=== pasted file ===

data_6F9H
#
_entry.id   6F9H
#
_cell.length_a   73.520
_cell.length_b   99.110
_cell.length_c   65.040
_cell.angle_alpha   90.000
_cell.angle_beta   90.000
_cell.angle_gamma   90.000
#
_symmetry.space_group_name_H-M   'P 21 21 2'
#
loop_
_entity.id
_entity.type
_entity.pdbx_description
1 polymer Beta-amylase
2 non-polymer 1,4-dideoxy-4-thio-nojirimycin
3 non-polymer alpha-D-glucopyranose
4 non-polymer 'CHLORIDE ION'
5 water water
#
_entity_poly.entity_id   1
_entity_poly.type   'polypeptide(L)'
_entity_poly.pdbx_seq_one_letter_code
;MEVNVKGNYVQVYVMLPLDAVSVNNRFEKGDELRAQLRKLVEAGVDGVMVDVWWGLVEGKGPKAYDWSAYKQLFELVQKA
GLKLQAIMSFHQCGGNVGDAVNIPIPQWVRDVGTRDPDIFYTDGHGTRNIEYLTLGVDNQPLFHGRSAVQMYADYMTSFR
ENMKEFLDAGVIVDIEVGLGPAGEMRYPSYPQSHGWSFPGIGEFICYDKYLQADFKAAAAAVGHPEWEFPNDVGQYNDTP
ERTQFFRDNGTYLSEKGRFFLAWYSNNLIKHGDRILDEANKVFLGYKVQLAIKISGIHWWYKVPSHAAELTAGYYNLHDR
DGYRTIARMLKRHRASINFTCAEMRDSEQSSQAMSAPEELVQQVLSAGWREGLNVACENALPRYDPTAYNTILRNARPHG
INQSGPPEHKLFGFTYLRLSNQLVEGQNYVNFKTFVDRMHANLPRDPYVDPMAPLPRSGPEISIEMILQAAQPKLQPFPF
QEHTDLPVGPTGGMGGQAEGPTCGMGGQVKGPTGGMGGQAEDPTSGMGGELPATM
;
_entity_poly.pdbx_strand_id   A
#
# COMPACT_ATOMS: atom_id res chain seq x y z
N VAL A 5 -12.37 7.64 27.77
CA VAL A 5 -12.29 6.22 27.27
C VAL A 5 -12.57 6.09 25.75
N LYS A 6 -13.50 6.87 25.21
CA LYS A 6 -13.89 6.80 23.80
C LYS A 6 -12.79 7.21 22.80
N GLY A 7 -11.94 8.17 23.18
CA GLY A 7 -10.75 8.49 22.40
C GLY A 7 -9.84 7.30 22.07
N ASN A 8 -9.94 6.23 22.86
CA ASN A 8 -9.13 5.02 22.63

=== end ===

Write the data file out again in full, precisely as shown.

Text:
data_6F9H
#
_entry.id   6F9H
#
_cell.length_a   73.520
_cell.length_b   99.110
_cell.length_c   65.040
_cell.angle_alpha   90.000
_cell.angle_beta   90.000
_cell.angle_gamma   90.000
#
_symmetry.space_group_name_H-M   'P 21 21 2'
#
loop_
_entity.id
_entity.type
_entity.pdbx_description
1 polymer Beta-amylase
2 non-polymer 1,4-dideoxy-4-thio-nojirimycin
3 non-polymer alpha-D-glucopyranose
4 non-polymer 'CHLORIDE ION'
5 water water
#
_entity_poly.entity_id   1
_entity_poly.type   'polypeptide(L)'
_entity_poly.pdbx_seq_one_letter_code
;MEVNVKGNYVQVYVMLPLDAVSVNNRFEKGDELRAQLRKLVEAGVDGVMVDVWWGLVEGKGPKAYDWSAYKQLFELVQKA
GLKLQAIMSFHQCGGNVGDAVNIPIPQWVRDVGTRDPDIFYTDGHGTRNIEYLTLGVDNQPLFHGRSAVQMYADYMTSFR
ENMKEFLDAGVIVDIEVGLGPAGEMRYPSYPQSHGWSFPGIGEFICYDKYLQADFKAAAAAVGHPEWEFPNDVGQYNDTP
ERTQFFRDNGTYLSEKGRFFLAWYSNNLIKHGDRILDEANKVFLGYKVQLAIKISGIHWWYKVPSHAAELTAGYYNLHDR
DGYRTIARMLKRHRASINFTCAEMRDSEQSSQAMSAPEELVQQVLSAGWREGLNVACENALPRYDPTAYNTILRNARPHG
INQSGPPEHKLFGFTYLRLSNQLVEGQNYVNFKTFVDRMHANLPRDPYVDPMAPLPRSGPEISIEMILQAAQPKLQPFPF
QEHTDLPVGPTGGMGGQAEGPTCGMGGQVKGPTGGMGGQAEDPTSGMGGELPATM
;
_entity_poly.pdbx_strand_id   A
#
# COMPACT_ATOMS: atom_id res chain seq x y z
N VAL A 5 -12.37 7.64 27.77
CA VAL A 5 -12.29 6.22 27.27
C VAL A 5 -12.57 6.09 25.75
N LYS A 6 -13.50 6.87 25.21
CA LYS A 6 -13.89 6.80 23.80
C LYS A 6 -12.79 7.21 22.80
N GLY A 7 -11.94 8.17 23.18
CA GLY A 7 -10.75 8.49 22.40
C GLY A 7 -9.84 7.30 22.07
N ASN A 8 -9.94 6.23 22.86
CA ASN A 8 -9.13 5.02 22.63